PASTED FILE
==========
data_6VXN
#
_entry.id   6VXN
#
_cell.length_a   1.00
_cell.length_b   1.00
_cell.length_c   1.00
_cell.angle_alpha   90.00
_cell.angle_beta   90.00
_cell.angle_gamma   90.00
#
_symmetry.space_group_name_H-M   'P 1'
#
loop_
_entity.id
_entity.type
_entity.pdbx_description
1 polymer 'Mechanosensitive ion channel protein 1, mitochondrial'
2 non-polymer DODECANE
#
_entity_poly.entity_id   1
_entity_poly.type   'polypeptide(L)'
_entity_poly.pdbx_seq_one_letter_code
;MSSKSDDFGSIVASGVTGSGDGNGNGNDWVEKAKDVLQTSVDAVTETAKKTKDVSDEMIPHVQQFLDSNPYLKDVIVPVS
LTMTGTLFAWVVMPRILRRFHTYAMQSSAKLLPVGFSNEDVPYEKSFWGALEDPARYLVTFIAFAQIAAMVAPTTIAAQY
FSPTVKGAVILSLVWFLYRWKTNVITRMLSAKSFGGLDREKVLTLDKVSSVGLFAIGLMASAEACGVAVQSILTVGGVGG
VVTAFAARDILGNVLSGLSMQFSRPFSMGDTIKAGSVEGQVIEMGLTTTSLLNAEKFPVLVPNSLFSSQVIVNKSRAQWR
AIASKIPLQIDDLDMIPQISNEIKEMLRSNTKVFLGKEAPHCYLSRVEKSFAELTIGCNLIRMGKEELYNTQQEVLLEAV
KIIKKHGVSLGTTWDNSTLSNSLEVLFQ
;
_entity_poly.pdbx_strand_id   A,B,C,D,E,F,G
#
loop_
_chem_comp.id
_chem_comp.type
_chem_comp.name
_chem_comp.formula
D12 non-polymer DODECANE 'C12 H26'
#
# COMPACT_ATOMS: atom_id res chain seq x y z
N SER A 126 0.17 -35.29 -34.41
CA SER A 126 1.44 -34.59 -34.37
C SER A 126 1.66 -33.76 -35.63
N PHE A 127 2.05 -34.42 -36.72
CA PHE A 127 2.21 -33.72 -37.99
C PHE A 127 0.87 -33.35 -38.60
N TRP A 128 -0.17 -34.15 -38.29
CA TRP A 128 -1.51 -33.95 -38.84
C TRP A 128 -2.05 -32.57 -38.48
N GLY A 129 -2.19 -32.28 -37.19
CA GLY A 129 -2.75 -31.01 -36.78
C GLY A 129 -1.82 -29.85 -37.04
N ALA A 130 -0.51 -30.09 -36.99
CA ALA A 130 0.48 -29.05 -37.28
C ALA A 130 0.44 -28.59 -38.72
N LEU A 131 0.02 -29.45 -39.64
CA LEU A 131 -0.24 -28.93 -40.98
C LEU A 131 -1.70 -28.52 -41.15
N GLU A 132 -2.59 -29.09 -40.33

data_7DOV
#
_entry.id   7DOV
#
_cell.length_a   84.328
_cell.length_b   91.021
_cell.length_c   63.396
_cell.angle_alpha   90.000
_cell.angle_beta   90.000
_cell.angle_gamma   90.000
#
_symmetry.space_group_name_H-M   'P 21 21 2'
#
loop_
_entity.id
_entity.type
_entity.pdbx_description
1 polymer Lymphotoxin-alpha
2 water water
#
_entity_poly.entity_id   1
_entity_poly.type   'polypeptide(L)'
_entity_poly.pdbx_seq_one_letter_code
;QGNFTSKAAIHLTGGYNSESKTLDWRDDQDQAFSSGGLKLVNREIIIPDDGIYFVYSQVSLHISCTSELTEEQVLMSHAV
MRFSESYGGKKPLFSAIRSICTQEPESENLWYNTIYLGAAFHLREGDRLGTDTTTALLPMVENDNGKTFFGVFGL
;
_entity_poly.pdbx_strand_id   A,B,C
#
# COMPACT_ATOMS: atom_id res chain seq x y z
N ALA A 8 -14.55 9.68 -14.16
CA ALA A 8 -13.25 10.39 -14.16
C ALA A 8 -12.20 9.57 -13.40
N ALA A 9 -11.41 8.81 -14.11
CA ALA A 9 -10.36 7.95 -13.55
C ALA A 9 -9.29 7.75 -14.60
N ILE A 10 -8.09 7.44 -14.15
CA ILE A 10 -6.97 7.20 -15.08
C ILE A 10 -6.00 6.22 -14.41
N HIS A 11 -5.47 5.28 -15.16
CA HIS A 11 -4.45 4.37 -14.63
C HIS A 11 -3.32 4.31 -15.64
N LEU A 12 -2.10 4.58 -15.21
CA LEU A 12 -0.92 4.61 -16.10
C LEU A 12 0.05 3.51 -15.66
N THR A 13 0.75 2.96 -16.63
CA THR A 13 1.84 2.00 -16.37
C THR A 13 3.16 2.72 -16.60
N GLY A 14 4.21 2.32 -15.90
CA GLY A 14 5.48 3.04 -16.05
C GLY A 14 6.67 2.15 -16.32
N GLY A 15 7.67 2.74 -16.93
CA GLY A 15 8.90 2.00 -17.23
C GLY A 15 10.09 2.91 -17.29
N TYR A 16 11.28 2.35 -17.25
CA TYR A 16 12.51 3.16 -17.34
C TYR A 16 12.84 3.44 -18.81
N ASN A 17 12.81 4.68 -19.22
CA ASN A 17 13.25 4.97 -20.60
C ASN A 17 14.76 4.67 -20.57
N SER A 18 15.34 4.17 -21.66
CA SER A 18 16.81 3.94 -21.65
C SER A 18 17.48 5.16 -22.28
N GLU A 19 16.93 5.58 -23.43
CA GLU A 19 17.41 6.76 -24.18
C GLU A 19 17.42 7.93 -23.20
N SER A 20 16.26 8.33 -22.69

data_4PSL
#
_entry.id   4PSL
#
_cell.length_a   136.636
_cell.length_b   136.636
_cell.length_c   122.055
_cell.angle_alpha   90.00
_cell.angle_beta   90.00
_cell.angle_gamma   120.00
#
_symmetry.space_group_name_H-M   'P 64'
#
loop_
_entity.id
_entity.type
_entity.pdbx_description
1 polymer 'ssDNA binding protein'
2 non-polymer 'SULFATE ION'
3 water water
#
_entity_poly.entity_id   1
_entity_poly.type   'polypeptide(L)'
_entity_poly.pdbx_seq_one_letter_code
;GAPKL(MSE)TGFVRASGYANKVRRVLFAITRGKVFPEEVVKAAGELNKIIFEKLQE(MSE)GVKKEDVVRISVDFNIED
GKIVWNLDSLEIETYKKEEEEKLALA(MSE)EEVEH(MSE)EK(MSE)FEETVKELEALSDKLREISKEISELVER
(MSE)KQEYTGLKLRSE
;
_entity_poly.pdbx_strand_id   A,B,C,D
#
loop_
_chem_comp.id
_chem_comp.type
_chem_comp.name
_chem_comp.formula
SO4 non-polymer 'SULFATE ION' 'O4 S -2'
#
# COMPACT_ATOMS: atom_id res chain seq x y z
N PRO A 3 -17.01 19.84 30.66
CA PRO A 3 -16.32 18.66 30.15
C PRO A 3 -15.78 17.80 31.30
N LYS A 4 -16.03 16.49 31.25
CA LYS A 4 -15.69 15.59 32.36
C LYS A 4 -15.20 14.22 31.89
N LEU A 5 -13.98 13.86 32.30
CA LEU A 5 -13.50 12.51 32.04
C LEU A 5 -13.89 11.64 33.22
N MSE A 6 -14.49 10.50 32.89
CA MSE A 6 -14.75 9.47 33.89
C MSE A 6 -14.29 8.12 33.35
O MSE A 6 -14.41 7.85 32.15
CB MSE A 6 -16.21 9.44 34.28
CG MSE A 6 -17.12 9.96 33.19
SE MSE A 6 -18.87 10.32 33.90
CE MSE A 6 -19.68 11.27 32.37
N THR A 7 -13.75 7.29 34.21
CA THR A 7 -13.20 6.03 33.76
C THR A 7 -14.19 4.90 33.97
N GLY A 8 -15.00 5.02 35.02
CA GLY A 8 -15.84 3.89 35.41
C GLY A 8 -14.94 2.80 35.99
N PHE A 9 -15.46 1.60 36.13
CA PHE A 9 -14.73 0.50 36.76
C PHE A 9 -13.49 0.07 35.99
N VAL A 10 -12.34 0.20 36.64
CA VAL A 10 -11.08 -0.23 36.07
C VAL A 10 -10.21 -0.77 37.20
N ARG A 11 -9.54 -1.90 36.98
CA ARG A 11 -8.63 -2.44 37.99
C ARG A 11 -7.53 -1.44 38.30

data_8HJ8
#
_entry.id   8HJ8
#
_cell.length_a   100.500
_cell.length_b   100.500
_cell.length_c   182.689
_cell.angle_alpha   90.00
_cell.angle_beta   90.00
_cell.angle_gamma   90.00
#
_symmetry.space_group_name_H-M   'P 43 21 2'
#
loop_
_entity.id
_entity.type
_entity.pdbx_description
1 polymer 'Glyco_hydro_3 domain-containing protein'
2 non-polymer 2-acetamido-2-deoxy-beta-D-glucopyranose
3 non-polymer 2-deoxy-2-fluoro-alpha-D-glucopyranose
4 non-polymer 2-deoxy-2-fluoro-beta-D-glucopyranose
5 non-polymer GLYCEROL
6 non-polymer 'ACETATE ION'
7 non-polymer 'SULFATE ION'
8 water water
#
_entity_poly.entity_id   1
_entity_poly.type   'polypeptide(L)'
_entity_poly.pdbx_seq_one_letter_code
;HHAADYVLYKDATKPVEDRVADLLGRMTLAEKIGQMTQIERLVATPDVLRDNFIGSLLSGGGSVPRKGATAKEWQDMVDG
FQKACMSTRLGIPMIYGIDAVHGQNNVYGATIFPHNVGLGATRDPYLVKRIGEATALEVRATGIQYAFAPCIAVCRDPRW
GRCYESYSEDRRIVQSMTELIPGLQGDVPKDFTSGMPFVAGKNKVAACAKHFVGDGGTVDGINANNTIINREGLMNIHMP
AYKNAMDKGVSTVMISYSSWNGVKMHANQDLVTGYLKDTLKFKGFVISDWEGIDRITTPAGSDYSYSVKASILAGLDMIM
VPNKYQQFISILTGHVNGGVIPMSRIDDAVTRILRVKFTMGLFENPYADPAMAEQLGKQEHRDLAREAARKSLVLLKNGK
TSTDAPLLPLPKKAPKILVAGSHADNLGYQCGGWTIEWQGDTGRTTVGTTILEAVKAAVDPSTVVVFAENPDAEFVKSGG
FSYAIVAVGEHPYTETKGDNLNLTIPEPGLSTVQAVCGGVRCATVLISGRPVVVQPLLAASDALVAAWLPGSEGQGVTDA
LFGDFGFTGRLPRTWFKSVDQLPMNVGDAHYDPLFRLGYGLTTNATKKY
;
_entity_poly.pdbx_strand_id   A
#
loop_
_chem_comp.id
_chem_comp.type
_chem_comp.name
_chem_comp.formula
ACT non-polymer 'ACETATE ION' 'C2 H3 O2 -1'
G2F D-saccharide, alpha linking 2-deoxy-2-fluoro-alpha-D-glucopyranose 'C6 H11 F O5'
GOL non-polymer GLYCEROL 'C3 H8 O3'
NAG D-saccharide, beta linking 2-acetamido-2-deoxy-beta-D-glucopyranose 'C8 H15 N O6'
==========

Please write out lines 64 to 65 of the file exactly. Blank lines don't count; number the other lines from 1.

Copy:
_cell.length_a   84.328
_cell.length_b   91.021